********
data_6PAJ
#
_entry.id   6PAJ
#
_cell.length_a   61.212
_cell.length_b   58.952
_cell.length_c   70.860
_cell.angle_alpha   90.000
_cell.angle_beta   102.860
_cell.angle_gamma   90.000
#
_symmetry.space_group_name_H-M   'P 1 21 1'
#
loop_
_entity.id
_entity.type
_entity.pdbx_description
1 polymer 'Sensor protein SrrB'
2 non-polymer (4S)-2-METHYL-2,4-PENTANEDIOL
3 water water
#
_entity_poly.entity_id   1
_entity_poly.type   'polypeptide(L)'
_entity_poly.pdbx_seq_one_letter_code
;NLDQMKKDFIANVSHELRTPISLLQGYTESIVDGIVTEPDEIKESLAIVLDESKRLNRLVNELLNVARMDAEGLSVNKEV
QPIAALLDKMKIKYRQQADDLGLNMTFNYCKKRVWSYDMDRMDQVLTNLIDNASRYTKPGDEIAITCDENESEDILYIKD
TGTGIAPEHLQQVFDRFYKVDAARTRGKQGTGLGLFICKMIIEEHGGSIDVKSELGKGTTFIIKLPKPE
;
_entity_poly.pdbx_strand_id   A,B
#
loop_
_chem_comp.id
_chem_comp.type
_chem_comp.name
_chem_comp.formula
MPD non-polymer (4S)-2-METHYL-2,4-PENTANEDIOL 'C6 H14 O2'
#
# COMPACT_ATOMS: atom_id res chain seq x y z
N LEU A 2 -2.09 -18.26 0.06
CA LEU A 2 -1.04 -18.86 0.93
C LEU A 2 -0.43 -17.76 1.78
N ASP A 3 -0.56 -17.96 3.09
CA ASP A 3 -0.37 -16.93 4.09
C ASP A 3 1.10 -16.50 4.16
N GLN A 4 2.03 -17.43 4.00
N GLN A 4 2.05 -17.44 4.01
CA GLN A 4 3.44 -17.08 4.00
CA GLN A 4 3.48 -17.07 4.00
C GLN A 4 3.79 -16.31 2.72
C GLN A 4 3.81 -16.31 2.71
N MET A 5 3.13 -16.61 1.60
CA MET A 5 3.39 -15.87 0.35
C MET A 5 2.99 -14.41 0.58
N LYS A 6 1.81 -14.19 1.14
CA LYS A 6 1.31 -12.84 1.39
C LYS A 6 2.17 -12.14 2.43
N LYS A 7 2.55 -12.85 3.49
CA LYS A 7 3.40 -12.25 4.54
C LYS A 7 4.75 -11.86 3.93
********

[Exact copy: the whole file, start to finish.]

data_6PAJ
#
_entry.id   6PAJ
#
_cell.length_a   61.212
_cell.length_b   58.952
_cell.length_c   70.860
_cell.angle_alpha   90.000
_cell.angle_beta   102.860
_cell.angle_gamma   90.000
#
_symmetry.space_group_name_H-M   'P 1 21 1'
#
loop_
_entity.id
_entity.type
_entity.pdbx_description
1 polymer 'Sensor protein SrrB'
2 non-polymer (4S)-2-METHYL-2,4-PENTANEDIOL
3 water water
#
_entity_poly.entity_id   1
_entity_poly.type   'polypeptide(L)'
_entity_poly.pdbx_seq_one_letter_code
;NLDQMKKDFIANVSHELRTPISLLQGYTESIVDGIVTEPDEIKESLAIVLDESKRLNRLVNELLNVARMDAEGLSVNKEV
QPIAALLDKMKIKYRQQADDLGLNMTFNYCKKRVWSYDMDRMDQVLTNLIDNASRYTKPGDEIAITCDENESEDILYIKD
TGTGIAPEHLQQVFDRFYKVDAARTRGKQGTGLGLFICKMIIEEHGGSIDVKSELGKGTTFIIKLPKPE
;
_entity_poly.pdbx_strand_id   A,B
#
loop_
_chem_comp.id
_chem_comp.type
_chem_comp.name
_chem_comp.formula
MPD non-polymer (4S)-2-METHYL-2,4-PENTANEDIOL 'C6 H14 O2'
#
# COMPACT_ATOMS: atom_id res chain seq x y z
N LEU A 2 -2.09 -18.26 0.06
CA LEU A 2 -1.04 -18.86 0.93
C LEU A 2 -0.43 -17.76 1.78
N ASP A 3 -0.56 -17.96 3.09
CA ASP A 3 -0.37 -16.93 4.09
C ASP A 3 1.10 -16.50 4.16
N GLN A 4 2.03 -17.43 4.00
N GLN A 4 2.05 -17.44 4.01
CA GLN A 4 3.44 -17.08 4.00
CA GLN A 4 3.48 -17.07 4.00
C GLN A 4 3.79 -16.31 2.72
C GLN A 4 3.81 -16.31 2.71
N MET A 5 3.13 -16.61 1.60
CA MET A 5 3.39 -15.87 0.35
C MET A 5 2.99 -14.41 0.58
N LYS A 6 1.81 -14.19 1.14
CA LYS A 6 1.31 -12.84 1.39
C LYS A 6 2.17 -12.14 2.43
N LYS A 7 2.55 -12.85 3.49
CA LYS A 7 3.40 -12.25 4.54
C LYS A 7 4.75 -11.86 3.93